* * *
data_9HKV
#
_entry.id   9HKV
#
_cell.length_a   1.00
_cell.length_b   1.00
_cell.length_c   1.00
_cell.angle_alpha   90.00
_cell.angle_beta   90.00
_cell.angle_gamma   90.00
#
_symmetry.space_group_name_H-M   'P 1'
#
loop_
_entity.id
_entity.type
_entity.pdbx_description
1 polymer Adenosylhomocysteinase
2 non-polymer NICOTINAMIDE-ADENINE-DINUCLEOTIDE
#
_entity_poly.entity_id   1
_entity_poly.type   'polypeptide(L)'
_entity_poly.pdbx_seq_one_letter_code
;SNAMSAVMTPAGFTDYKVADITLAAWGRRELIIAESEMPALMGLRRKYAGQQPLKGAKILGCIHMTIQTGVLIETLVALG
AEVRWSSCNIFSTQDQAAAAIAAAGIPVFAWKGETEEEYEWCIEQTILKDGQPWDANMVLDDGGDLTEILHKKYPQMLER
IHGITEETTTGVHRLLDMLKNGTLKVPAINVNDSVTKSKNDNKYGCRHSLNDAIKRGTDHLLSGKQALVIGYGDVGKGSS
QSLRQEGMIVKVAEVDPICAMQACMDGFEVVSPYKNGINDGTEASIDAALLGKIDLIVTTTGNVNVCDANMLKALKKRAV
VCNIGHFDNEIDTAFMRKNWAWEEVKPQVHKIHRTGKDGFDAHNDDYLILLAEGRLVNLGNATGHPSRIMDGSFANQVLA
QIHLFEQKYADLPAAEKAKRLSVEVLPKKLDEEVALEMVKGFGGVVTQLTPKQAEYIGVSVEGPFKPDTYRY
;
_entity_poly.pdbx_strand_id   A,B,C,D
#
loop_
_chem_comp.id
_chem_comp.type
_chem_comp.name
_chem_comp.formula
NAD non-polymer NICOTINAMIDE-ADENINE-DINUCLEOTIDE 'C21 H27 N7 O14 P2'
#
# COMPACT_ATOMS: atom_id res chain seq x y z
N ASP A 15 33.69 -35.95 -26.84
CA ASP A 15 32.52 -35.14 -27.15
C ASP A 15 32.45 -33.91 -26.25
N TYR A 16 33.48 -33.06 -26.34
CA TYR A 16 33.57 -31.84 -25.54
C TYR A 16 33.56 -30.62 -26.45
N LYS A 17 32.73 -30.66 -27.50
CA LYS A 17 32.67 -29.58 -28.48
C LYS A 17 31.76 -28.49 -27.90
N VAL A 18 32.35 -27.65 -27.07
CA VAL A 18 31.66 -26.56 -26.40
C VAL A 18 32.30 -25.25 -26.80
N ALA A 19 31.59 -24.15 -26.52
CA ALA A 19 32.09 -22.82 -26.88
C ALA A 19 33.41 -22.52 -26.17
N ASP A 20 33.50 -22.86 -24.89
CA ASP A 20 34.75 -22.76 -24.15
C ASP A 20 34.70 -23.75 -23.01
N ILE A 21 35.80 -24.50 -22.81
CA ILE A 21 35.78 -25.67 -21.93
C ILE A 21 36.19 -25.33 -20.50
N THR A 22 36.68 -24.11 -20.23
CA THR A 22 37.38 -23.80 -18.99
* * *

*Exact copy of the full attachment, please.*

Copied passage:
data_9HKV
#
_entry.id   9HKV
#
_cell.length_a   1.00
_cell.length_b   1.00
_cell.length_c   1.00
_cell.angle_alpha   90.00
_cell.angle_beta   90.00
_cell.angle_gamma   90.00
#
_symmetry.space_group_name_H-M   'P 1'
#
loop_
_entity.id
_entity.type
_entity.pdbx_description
1 polymer Adenosylhomocysteinase
2 non-polymer NICOTINAMIDE-ADENINE-DINUCLEOTIDE
#
_entity_poly.entity_id   1
_entity_poly.type   'polypeptide(L)'
_entity_poly.pdbx_seq_one_letter_code
;SNAMSAVMTPAGFTDYKVADITLAAWGRRELIIAESEMPALMGLRRKYAGQQPLKGAKILGCIHMTIQTGVLIETLVALG
AEVRWSSCNIFSTQDQAAAAIAAAGIPVFAWKGETEEEYEWCIEQTILKDGQPWDANMVLDDGGDLTEILHKKYPQMLER
IHGITEETTTGVHRLLDMLKNGTLKVPAINVNDSVTKSKNDNKYGCRHSLNDAIKRGTDHLLSGKQALVIGYGDVGKGSS
QSLRQEGMIVKVAEVDPICAMQACMDGFEVVSPYKNGINDGTEASIDAALLGKIDLIVTTTGNVNVCDANMLKALKKRAV
VCNIGHFDNEIDTAFMRKNWAWEEVKPQVHKIHRTGKDGFDAHNDDYLILLAEGRLVNLGNATGHPSRIMDGSFANQVLA
QIHLFEQKYADLPAAEKAKRLSVEVLPKKLDEEVALEMVKGFGGVVTQLTPKQAEYIGVSVEGPFKPDTYRY
;
_entity_poly.pdbx_strand_id   A,B,C,D
#
loop_
_chem_comp.id
_chem_comp.type
_chem_comp.name
_chem_comp.formula
NAD non-polymer NICOTINAMIDE-ADENINE-DINUCLEOTIDE 'C21 H27 N7 O14 P2'
#
# COMPACT_ATOMS: atom_id res chain seq x y z
N ASP A 15 33.69 -35.95 -26.84
CA ASP A 15 32.52 -35.14 -27.15
C ASP A 15 32.45 -33.91 -26.25
N TYR A 16 33.48 -33.06 -26.34
CA TYR A 16 33.57 -31.84 -25.54
C TYR A 16 33.56 -30.62 -26.45
N LYS A 17 32.73 -30.66 -27.50
CA LYS A 17 32.67 -29.58 -28.48
C LYS A 17 31.76 -28.49 -27.90
N VAL A 18 32.35 -27.65 -27.07
CA VAL A 18 31.66 -26.56 -26.40
C VAL A 18 32.30 -25.25 -26.80
N ALA A 19 31.59 -24.15 -26.52
CA ALA A 19 32.09 -22.82 -26.88
C ALA A 19 33.41 -22.52 -26.17
N ASP A 20 33.50 -22.86 -24.89
CA ASP A 20 34.75 -22.76 -24.15
C ASP A 20 34.70 -23.75 -23.01
N ILE A 21 35.80 -24.50 -22.81
CA ILE A 21 35.78 -25.67 -21.93
C ILE A 21 36.19 -25.33 -20.50
N THR A 22 36.68 -24.11 -20.23
CA THR A 22 37.38 -23.80 -18.99